Divide By Zero

Rants, Gadgetry & Boring Ole Philosophy

Diaspora – My Impressions Two Months In

Written By: Tyler Style - Jan• 16•11

I thought I’d give my impressions of the up and coming new social networking concept Diaspora, an open source peer-to-peer vision of social networking.  Personally I’m much peeved by the fact that Facebook claims all rights to *everything* you upload – pictures, video, text, everything.  Plus they obviously have no qualms about selling your personal data or making it generally available in order to attract investors or advertisers.  However, Facebook is way too useful a tool to just totally abandon!  So when I learned about Diaspora I jumped on the bandwagon toot sweet.

If you’re not familiar with it, here’s a little background on the project:  The Diaspora project is a reaction to all the Facebook brouhaha about user privacy, selling/leaking user data, etc.  They thought the end user should have ultimate control over their social data rather than some massive corporate interest easily capable of acting against the end user’s best interests.  Plus, the Diaspora team wanted to make it easy for a user to move around their pictures, videos, etc – something you can’t do with Facebook.  The group also wanted to make it easy for people to improve, customize and secure the social network on their own, as well – similar to how Linux development works.  You can see the group’s original Kickstarter presentation to get the full low down, or read Wikipedia’s brief summary too.

Since I was one of the original financial contributors to Diaspora I got to be an alpha tester (plus I got some swag!)   It’s still lacking anything but the most basic features, but given that it’s in alpha that’s hardly surprising.  What features they do have seem to be well implemented, and the user interface and experience is smooth and pleasing to the eye:


Diaspora profile screen shot

And Diaspora has already generated some controversy, believe it or not.  And over something I find ridiculous – a major blogger has objected to the fact that the gender field is not limited to male and female.  This strikes me as being pretty ludicrous, to be honest.  While the author has a point that for developers trying to integrate with the system might a simple m/f field in order to do things like correctly choose pronouns, etc I think that it would be no big deal for someone wanting to do that to add their own ‘sex’ field.  Especially since the modern every day definitions of sex and gender don’t match the “hard, linguistic meaning” that he prefers.  Making gender fluid shows a great deal of sensitivity to modern sociological issues such as transgenderism, etc and matches the modern every day usage of the word gender as well.  Sex, in contrast, now means what gender formerly did (as an example – does you driver’s license list you as having a sex, or a gender?  A sex, I’m sure)  Sarah Mei, the developer responsible, addresses these issues on her blog.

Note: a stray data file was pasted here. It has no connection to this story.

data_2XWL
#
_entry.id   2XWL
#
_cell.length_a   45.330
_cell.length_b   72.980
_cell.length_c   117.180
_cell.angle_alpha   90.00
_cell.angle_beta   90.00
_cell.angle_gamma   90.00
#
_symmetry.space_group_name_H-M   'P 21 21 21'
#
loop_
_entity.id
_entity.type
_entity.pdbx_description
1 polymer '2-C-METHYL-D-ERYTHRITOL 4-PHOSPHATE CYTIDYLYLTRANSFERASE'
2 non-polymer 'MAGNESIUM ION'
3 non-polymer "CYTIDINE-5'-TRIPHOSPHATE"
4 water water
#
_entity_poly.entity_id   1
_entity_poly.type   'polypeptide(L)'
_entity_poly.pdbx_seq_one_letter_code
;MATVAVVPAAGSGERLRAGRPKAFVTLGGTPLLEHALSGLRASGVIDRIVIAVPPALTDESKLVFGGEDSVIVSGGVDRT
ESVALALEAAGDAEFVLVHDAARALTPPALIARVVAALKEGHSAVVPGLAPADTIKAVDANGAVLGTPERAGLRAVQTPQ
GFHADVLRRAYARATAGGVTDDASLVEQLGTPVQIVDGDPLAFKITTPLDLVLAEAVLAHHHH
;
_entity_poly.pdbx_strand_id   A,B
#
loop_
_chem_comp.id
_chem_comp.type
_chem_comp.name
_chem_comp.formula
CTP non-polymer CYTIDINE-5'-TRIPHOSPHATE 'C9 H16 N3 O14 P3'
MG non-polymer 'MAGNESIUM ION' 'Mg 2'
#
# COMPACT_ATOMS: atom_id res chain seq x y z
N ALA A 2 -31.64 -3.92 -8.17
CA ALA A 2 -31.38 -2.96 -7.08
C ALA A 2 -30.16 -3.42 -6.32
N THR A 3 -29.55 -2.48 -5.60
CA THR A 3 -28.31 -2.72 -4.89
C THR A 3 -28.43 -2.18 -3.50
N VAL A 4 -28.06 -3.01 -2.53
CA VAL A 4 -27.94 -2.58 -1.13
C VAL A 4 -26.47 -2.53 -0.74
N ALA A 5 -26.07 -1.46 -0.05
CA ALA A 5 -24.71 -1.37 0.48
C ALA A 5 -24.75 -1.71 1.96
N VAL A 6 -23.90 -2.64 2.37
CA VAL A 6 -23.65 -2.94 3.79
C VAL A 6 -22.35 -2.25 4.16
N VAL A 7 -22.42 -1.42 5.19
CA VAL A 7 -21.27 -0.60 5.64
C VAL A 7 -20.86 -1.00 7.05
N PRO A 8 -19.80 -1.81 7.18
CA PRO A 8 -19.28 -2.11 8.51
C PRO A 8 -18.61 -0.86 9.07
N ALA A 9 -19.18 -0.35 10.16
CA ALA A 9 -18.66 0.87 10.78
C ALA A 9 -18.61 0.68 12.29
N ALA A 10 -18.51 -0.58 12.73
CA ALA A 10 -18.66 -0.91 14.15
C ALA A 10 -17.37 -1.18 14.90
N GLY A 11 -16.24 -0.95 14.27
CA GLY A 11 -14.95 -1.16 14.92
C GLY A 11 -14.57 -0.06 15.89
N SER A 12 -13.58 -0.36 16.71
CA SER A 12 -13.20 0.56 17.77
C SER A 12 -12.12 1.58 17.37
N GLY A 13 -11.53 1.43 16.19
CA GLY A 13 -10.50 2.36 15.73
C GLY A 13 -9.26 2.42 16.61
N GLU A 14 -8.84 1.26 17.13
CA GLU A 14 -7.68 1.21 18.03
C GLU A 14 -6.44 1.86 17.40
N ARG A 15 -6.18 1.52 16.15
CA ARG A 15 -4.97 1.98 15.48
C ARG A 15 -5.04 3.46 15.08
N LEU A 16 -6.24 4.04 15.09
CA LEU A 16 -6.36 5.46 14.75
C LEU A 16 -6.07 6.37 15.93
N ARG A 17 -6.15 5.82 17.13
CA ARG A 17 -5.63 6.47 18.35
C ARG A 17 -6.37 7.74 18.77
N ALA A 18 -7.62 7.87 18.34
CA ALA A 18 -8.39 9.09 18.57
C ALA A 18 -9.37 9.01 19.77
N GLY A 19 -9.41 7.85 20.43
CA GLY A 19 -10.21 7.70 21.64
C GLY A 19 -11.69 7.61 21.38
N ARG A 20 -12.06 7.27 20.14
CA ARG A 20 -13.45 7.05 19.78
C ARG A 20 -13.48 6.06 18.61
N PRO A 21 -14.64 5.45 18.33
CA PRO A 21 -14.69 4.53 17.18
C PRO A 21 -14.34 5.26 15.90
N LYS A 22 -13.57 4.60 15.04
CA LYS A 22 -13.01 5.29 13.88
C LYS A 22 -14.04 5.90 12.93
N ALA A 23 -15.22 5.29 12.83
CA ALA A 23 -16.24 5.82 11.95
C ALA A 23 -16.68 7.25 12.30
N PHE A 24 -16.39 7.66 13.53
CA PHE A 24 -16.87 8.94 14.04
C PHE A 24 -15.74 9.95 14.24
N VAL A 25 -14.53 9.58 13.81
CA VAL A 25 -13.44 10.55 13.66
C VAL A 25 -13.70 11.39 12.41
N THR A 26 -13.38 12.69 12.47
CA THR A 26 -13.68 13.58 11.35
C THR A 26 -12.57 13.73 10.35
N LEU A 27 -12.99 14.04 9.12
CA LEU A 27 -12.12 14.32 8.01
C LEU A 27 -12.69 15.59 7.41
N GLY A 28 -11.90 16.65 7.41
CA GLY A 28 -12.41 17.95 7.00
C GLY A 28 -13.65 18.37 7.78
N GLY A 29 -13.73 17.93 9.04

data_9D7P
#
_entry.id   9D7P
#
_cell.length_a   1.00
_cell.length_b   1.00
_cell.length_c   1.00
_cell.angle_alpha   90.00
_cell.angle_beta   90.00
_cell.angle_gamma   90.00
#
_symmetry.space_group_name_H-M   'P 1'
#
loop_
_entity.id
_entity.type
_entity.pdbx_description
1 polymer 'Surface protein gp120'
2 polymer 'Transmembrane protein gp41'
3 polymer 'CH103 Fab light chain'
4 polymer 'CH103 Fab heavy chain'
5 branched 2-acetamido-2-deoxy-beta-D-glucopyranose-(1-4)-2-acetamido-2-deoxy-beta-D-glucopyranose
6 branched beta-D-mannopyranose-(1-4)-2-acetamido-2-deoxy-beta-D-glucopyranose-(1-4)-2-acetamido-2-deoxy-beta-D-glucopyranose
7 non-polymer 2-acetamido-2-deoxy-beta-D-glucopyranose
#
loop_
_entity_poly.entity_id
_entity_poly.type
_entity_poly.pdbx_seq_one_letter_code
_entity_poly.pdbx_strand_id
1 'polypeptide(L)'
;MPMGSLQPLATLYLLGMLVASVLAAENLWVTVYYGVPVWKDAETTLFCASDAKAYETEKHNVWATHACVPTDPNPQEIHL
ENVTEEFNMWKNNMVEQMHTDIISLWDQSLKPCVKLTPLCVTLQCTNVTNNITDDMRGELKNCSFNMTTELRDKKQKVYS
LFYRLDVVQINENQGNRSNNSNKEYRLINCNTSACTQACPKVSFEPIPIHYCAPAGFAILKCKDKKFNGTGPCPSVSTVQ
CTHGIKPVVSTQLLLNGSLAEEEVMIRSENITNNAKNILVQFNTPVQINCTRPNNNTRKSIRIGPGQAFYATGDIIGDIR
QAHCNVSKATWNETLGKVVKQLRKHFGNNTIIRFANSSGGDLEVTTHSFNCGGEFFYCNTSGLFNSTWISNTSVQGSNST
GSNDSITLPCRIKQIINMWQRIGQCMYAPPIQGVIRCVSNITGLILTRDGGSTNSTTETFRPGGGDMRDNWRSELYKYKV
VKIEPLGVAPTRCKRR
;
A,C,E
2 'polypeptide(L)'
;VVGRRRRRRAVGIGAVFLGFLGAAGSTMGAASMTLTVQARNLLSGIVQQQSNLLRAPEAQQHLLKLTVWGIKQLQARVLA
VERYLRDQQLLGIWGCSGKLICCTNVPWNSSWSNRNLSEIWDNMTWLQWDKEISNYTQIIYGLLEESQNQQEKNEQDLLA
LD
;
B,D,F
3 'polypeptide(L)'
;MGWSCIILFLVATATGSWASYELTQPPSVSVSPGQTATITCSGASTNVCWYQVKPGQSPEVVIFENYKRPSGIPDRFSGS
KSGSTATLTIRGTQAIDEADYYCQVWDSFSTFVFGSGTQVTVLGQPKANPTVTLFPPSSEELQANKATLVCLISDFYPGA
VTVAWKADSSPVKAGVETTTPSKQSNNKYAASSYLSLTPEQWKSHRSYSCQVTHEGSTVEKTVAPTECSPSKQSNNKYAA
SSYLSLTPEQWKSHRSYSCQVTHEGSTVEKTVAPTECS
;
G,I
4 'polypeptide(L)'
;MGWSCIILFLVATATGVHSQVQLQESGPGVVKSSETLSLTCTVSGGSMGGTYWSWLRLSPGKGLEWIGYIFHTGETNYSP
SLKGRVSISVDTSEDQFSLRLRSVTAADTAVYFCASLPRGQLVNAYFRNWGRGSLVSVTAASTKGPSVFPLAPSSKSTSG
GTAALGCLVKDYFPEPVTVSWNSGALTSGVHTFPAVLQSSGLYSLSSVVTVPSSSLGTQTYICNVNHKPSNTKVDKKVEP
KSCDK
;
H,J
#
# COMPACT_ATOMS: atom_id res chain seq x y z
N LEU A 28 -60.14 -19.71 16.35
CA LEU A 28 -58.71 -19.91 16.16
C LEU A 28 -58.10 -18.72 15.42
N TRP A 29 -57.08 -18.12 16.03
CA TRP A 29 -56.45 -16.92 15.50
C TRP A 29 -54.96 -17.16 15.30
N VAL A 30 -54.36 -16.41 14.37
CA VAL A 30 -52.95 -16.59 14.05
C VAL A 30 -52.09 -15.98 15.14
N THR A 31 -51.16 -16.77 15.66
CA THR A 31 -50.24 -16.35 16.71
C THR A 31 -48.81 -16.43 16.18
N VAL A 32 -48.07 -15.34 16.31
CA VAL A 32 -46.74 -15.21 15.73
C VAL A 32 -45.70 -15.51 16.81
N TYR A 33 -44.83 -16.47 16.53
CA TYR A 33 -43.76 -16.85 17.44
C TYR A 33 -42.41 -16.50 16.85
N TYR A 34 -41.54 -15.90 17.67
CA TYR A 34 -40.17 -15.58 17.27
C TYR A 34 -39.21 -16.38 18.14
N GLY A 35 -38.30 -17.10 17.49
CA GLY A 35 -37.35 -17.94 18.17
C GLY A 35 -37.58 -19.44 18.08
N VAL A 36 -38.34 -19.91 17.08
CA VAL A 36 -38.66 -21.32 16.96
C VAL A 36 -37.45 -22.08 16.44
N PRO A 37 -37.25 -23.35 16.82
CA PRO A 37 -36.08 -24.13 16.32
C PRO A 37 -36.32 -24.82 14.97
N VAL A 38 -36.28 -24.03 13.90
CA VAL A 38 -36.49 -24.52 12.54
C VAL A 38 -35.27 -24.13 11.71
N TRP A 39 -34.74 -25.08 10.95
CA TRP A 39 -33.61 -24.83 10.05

Enough of that – back to the coolness!  One of the things that makes Diaspora a lot more likely to succeed than, say, Google Wave, is that fact that while you only have five invites anyone you invite also gets five invites.  With Google Wave, once you had a very few people in your group on board, that was it, and none of your invitees could get anyone they might really want to be able to use Wave with on board – very limiting.  I’m convinced that that and the fact that there was no Gmail integration was what killed what was actually a pretty neat concept.  There just weren’t enough people to really spark a real social network.  Diaspora’s invitation strategy overcomes the problem of just not having enough initial user base to actually get any use out of it.  You’re more than likely to know some of your invitee’s invitees, and so your social base can grow pretty rapidly and make posting on Diaspora worthwhile even thought it’s still invitation-only.

Something that really demonstrates to me that the project is heading in the right direction is the fact that  you can post to both Diaspora and Facebook simultaneously from Diaspora.  This is definitely an important feature for those of us still on Facebook – who wants to post everything twice?  It’s this kind of attention to detail and consideration of the user experience that makes me think that the project has great potential, and I’m really looking forward to contributing.  Hopefully soon I’ll be able to host my own node for my friends and I in order to keep their data secure for them, and so that they can have a safe and secure alternative to Facebook with just as many options.  Here’s to the day we own our own data, and Facebook goes the way of MySpace, AOL and GeoCities!

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